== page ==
Fashion for Everyone
The world’s first runway model in a wheelchair, business founder, wife and mother, Alexandra Kutas, tells us how London’s rain became the inspiration for her business and why she believes the future of fashion includes everyone.
How do you identify as disabled, and what does it mean to you? I had a spinal cord injury at birth due to medical error. I’ve been using a wheelchair since I was a child, so I’ve never experienced a different version of myself: instead of taking my first step as a baby I had a first turn of the wheel. As a result, I’ve never felt I needed to be fixed – I just want to live this life as much as I can for as long as I can.
What does your business do and when was it founded?
My business, Puffins, is a premium outerwear brand that aims to redefine the norm by considering the physical challenges of disabled consumers as the main design inspiration, rather than as an afterthought. I founded the company in 2020 together with avant-garde Ukrainian fashion designer Fedir Vozianov.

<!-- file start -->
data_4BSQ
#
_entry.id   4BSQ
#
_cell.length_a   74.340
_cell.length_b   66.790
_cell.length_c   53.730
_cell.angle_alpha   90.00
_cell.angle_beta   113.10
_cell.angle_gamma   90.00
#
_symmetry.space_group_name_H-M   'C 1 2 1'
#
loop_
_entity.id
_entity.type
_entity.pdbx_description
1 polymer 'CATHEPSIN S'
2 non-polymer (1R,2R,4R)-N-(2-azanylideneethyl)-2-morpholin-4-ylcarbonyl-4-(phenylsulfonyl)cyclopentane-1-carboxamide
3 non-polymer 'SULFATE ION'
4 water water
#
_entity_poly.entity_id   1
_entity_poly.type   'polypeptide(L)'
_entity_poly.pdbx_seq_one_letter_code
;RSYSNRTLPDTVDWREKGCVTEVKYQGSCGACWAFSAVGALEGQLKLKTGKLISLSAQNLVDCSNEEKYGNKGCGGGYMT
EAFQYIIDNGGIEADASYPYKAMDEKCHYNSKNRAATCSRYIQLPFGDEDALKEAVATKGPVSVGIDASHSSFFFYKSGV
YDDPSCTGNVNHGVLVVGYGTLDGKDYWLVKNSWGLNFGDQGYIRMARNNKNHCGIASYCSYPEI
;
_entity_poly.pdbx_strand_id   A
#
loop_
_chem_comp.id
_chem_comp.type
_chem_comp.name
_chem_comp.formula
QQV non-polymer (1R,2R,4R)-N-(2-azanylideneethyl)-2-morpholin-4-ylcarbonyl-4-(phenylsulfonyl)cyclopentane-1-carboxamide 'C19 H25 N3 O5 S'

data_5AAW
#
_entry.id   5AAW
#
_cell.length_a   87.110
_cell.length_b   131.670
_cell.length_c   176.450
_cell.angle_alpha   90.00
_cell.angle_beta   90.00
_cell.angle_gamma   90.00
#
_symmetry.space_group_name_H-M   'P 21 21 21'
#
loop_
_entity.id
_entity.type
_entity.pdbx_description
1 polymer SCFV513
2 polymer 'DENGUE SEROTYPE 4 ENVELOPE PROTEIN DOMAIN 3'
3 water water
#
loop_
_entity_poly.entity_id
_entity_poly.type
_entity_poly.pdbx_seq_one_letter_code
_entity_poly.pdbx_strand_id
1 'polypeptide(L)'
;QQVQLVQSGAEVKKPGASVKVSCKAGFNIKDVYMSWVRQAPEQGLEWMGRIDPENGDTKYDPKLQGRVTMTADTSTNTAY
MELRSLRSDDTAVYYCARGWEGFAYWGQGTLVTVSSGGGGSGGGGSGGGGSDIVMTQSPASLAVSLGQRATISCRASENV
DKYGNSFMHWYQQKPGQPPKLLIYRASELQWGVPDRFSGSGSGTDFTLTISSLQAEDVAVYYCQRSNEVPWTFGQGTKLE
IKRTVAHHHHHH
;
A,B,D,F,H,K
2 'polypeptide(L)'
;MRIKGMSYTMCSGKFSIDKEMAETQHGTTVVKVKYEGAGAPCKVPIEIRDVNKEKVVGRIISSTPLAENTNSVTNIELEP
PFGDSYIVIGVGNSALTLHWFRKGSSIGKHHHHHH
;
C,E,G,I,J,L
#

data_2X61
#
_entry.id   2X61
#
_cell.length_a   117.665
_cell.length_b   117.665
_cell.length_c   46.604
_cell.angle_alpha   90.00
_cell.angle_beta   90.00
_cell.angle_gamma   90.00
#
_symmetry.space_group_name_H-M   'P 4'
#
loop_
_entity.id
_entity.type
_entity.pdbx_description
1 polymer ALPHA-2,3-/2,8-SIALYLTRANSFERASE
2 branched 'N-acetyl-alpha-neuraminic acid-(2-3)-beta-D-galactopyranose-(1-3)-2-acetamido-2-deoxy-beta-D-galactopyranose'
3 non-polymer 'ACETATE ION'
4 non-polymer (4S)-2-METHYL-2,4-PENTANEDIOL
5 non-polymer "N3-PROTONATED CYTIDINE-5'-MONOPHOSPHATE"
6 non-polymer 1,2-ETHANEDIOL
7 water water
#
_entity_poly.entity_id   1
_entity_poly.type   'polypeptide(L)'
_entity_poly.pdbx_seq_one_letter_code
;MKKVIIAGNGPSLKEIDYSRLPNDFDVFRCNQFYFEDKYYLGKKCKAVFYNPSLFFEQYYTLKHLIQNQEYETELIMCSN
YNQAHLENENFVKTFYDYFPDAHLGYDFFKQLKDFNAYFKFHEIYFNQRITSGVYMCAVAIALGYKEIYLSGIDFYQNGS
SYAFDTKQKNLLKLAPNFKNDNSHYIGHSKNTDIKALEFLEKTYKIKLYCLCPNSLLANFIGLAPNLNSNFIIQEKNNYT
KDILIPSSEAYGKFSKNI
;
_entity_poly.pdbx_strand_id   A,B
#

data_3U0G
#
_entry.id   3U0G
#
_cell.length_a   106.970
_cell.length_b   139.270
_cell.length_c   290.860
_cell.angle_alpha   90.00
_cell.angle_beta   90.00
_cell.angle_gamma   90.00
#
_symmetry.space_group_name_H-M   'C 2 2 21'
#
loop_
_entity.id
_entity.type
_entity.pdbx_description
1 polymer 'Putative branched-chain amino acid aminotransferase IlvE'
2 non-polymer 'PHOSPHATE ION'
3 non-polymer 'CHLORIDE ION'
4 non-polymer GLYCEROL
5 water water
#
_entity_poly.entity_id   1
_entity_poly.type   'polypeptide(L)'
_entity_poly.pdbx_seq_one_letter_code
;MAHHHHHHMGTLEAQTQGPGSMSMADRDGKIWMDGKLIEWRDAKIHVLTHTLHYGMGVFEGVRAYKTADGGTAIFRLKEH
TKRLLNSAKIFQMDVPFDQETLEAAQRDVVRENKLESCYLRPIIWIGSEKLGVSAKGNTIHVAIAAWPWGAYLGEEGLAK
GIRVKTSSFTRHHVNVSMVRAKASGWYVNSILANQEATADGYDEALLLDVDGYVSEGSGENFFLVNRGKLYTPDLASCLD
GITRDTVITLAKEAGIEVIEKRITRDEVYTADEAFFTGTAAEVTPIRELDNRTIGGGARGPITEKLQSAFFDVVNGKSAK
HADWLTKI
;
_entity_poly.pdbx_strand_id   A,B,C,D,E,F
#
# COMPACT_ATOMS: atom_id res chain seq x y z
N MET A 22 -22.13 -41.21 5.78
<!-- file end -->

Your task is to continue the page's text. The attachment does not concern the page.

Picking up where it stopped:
The brand’s first signature product will be the Puffin Jacket, which is a rain jacket/windbreaker with a range of features that are unparalleled in the adaptive fashion market. Along with standard rain and wind protection, these include magnetic buttons for easy dressing, a detachable leg-covering for seated use, sleeve guards for manual wheelchair users, an easy read care label adapted for people with dyslexia and those who are visually impaired, a touch and feel size tag, and active fitting for ease and comfort of physical movement
Our approach is inclusion at every step.